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Published July 24, 2018 | Published
Book Section - Chapter Open

Galaxy Evolution Probe: a concept for a mid and far-infrared space observatory


The Galaxy Evolution Probe (GEP) is a concept for a mid and far-infrared space observatory designed to survey sky for star-forming galaxies from redshifts of z = 0 to beyond z = 4. Furthering our knowledge of galaxy formation requires uniform surveys of star-forming galaxies over a large range of redshifts and environments to accurately describe star formation, supermassive black hole growth, and interactions between these processes in galaxies. The GEP design includes a 2 m diameter SiC telescope actively cooled to 4 K and two instruments: (1) An imager to detect star-forming galaxies and measure their redshifts photometrically using emission features of polycyclic aromatic hydrocarbons. It will cover wavelengths from 10 to 400 μm, with 23 spectral resolution R = 8 filter-defined bands from 10 to 95 μm and five R = 3.5 bands from 95 to 400 μm. (2) A 24 – 193 μm, R = 200 dispersive spectrometer for redshift confirmation, identification of active galactic nuclei, and interstellar astrophysics using atomic fine-structure lines. The GEP will observe from a Sun-Earth L2 orbit, with a design lifetime of four years, devoted first to galaxy surveys with the imager and second to follow-up spectroscopy. The focal planes of the imager and the spectrometer will utilize KIDs, with the spectrometer comprised of four slit-coupled diffraction gratings feeding the KIDs. Cooling for the telescope, optics, and KID amplifiers will be provided by solar-powered cryocoolers, with a multi-stage adiabatic demagnetization refrigerator providing 100 mK cooling for the KIDs.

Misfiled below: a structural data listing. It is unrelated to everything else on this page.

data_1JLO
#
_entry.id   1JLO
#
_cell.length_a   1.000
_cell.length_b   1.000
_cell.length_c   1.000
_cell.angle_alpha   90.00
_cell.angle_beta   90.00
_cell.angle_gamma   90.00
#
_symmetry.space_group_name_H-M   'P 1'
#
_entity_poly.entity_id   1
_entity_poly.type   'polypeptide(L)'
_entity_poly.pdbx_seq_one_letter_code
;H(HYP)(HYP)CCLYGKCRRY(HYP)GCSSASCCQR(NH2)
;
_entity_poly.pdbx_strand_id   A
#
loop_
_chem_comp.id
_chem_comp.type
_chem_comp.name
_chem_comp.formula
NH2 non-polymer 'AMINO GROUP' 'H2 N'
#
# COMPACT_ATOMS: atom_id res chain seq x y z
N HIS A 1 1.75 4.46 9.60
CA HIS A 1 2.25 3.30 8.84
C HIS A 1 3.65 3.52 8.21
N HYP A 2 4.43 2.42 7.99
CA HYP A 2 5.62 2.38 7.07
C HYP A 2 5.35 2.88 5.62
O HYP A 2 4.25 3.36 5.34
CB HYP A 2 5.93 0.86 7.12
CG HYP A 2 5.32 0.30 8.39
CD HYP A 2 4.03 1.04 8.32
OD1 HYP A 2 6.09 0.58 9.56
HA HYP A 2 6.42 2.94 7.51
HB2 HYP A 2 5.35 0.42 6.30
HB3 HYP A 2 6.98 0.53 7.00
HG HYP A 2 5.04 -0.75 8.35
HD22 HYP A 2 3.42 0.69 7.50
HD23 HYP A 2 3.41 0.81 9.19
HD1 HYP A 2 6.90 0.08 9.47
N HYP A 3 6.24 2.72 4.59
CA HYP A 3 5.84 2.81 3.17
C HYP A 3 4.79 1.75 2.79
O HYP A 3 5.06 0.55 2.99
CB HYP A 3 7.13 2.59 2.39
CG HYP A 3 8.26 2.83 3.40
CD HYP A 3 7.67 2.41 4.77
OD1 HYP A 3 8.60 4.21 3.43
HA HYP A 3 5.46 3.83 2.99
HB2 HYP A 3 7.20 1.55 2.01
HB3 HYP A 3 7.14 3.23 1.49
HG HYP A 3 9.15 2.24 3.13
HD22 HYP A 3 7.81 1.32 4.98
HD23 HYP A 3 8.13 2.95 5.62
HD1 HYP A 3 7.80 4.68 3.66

Additional Information

© 2018 Society of Photo-optical Instrumentation Engineers (SPIE). The authors gratefully acknowledge NASA award number NNX17AJ89G in support of this work. The authors also gratefully acknowledge discussions with Phil Appleton, Steve Eales, Matt Griffin, GSFC (regarding the ADR), Bill Purcell, and important early work by Anita Sengupta. The research described in this paper was partially carried out at the Jet Propulsion Laboratory, a part of the California Institute of Technology, under a contract with the National Aeronautics and Space Administration.

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